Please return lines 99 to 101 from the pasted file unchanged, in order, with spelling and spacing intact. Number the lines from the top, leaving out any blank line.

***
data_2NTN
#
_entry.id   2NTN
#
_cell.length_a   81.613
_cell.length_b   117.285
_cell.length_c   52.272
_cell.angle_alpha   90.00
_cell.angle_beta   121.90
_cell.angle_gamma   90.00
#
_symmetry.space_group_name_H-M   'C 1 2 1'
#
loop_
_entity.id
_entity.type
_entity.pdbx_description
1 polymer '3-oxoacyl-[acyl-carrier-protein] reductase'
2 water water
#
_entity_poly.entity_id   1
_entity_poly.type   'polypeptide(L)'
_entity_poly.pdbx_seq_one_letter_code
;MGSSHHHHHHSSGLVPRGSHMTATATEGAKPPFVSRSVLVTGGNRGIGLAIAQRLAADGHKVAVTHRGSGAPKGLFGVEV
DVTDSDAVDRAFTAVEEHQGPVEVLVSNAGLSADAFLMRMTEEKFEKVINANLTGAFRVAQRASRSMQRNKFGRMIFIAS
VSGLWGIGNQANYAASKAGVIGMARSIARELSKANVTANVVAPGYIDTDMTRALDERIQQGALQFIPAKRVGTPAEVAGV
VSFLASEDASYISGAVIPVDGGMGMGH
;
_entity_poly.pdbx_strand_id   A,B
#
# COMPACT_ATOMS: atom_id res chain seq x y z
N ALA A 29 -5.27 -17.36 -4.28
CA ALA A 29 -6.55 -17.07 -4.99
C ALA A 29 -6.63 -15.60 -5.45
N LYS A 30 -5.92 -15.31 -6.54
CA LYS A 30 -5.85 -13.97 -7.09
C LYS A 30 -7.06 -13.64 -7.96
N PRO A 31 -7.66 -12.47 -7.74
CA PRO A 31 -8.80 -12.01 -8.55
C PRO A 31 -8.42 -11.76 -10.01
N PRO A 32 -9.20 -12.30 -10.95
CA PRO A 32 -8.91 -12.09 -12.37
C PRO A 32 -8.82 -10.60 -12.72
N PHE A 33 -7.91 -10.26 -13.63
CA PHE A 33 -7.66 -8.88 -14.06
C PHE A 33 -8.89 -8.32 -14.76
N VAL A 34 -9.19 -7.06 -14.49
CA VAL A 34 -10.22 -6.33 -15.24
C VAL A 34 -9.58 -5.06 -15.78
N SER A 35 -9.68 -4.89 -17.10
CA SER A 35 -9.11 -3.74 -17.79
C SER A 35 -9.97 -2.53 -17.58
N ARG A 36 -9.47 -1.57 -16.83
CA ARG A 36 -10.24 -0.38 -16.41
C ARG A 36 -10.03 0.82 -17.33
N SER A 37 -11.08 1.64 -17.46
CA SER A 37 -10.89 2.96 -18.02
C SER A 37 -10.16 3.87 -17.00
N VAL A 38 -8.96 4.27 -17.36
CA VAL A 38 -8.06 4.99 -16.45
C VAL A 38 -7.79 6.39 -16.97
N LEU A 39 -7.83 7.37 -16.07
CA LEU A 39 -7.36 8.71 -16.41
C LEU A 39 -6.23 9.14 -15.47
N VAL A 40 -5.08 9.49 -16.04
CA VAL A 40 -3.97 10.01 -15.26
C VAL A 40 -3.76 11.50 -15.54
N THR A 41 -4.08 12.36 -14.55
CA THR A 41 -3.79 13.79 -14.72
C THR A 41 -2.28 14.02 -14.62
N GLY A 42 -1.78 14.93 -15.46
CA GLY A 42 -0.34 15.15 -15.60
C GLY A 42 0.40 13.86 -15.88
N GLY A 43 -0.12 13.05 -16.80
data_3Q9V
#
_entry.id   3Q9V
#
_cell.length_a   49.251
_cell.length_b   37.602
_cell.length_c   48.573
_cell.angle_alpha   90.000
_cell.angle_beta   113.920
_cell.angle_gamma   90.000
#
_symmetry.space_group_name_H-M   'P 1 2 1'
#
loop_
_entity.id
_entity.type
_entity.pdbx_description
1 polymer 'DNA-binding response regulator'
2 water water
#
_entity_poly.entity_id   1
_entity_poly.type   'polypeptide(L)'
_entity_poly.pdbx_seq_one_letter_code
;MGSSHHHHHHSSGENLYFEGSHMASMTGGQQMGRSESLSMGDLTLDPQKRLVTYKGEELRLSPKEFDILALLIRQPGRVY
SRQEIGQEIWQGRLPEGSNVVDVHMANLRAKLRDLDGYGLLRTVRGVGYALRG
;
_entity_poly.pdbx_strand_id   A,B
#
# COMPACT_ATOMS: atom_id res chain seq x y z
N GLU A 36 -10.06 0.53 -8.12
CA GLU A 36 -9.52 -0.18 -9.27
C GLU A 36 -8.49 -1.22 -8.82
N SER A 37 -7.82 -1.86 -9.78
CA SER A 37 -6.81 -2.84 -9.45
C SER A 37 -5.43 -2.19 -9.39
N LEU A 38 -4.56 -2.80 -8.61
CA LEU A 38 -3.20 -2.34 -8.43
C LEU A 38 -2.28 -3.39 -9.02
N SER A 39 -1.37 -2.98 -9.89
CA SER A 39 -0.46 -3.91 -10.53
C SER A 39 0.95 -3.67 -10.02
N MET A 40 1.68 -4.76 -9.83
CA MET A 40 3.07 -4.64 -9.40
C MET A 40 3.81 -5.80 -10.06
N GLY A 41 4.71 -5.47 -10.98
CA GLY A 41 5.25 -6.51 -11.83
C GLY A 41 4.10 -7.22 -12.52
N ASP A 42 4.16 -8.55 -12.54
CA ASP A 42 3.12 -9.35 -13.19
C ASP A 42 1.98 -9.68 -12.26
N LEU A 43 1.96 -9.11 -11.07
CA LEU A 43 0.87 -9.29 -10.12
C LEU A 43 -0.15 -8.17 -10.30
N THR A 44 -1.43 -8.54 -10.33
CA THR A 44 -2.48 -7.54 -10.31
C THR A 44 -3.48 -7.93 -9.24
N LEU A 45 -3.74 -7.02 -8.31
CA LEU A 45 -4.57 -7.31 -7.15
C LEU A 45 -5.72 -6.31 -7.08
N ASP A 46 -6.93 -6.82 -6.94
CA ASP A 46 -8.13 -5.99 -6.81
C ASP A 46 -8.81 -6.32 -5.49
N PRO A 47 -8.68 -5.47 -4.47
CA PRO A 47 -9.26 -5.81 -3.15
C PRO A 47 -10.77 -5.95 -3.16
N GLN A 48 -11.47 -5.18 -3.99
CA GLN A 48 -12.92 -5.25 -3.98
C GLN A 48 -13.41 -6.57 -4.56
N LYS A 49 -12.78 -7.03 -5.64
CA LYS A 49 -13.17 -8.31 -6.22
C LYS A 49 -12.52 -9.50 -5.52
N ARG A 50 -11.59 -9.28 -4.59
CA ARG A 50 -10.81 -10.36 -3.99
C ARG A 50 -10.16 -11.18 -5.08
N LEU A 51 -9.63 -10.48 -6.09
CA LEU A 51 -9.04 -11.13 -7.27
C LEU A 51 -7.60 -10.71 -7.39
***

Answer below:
SRQEIGQEIWQGRLPEGSNVVDVHMANLRAKLRDLDGYGLLRTVRGVGYALRG
;
_entity_poly.pdbx_strand_id   A,B